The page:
Please Don’t Go, "Go Try It On" First
Why would anyone with any consideration for humanity or stylistic sensibility wear a pair of red socks with a blue patterned shirt and khakis? And not just that, but seek the opinion of the rest of humanity before leaving home looking like that? Out of 1059 people who eagerly offered their âexpertâ fashion advice, 684 voted âchange it,â including me; the remaining 375 who either blindly follow or love Ashton Kutcher told him to âwear itâ and commit the ultimate suicide over social media. Last night, I found myself coming to terms with the fact that Ashton may not after all, be as perfect as I thought. Although whatâs more likely is that this was the perfect way to promote Go Try It On and he achieved the desired results. Within a matter of minutes over a thousand people voted on his âlook for the eveningâ and he obviously stirred the curiosity of countless others who follow him on Twitter. We live in a world where how you look matters and now itâs in fashion to do it over social media.
Until recently, people turned to fashion magazines or their immediate family and friends for advice. Now, they are turning to one another over social media sites such as FashionStake, Catwalk Genius, LookBook, I Like My Style, Fashism and Go Try It On which are newer ways of doing fashion over social media. âWeb sites like Fashism and Go Try It On, both less than a year old, are picking up where fashion blogs have left off, and are making fashion more immediate and personal,â wrote Simone S. Oliver in an op-ed in the New York Times.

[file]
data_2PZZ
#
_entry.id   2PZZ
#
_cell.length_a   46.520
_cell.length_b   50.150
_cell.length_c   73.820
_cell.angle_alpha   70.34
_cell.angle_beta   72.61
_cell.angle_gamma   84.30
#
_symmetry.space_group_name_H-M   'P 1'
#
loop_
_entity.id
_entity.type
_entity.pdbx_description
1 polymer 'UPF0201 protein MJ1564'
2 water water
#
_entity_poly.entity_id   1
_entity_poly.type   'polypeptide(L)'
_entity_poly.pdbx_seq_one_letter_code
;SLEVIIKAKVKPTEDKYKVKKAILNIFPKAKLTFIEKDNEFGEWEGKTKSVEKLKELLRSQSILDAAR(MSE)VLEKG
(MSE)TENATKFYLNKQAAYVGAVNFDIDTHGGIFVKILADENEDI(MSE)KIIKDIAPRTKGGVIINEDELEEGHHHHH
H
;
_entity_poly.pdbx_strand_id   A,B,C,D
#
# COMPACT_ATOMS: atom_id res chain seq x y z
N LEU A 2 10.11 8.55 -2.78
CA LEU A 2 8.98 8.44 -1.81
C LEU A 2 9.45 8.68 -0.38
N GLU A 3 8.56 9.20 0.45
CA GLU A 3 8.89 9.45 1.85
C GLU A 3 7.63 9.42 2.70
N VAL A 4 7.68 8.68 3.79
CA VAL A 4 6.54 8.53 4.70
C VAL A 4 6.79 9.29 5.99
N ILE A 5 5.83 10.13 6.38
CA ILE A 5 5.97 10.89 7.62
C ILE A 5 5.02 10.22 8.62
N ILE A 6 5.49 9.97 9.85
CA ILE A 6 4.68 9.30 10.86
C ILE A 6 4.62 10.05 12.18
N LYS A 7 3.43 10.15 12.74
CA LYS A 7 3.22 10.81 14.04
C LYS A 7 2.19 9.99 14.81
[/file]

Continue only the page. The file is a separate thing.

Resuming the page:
So how do these sites work? To get opinions, users simply take a picture and upload it to the site, providing some details about the type of event they're dressing for along with details about the outfit such as style, brands and accessories etc. Once they've submitted all the necessary information, they can choose to share it with anyone who visits the site, or just with friends over that particular social media network. Visitors like me who wince at the site of bad fashion and who genuinely care about humanity give their opinion and can vote for ("wear it") or against ("change it") the outfit, or leave written reviews. Itâs just another way to use social media and it is also working!
Marissa Evans, 26, a former Web analyst and strategist in New York, who started Go Try It On said that even when reviewers vote against outfits, the comments tend to be mostly helpful and encouraging. However she mentioned that a team monitors reviews and removes comments that cross the line so nothing harsh is being said. In a way, they also ensure people are mostly civlised over social media sites where users can be anonymous.
So next time you are wondering if that outfit works or not, you only need to follow in the steps of Ashton and make an online request over one of these social media sites. Granted, there will be someone out there who wonât let you Go Try It On a pair of red socks!
Photo Credit: Richard Masoner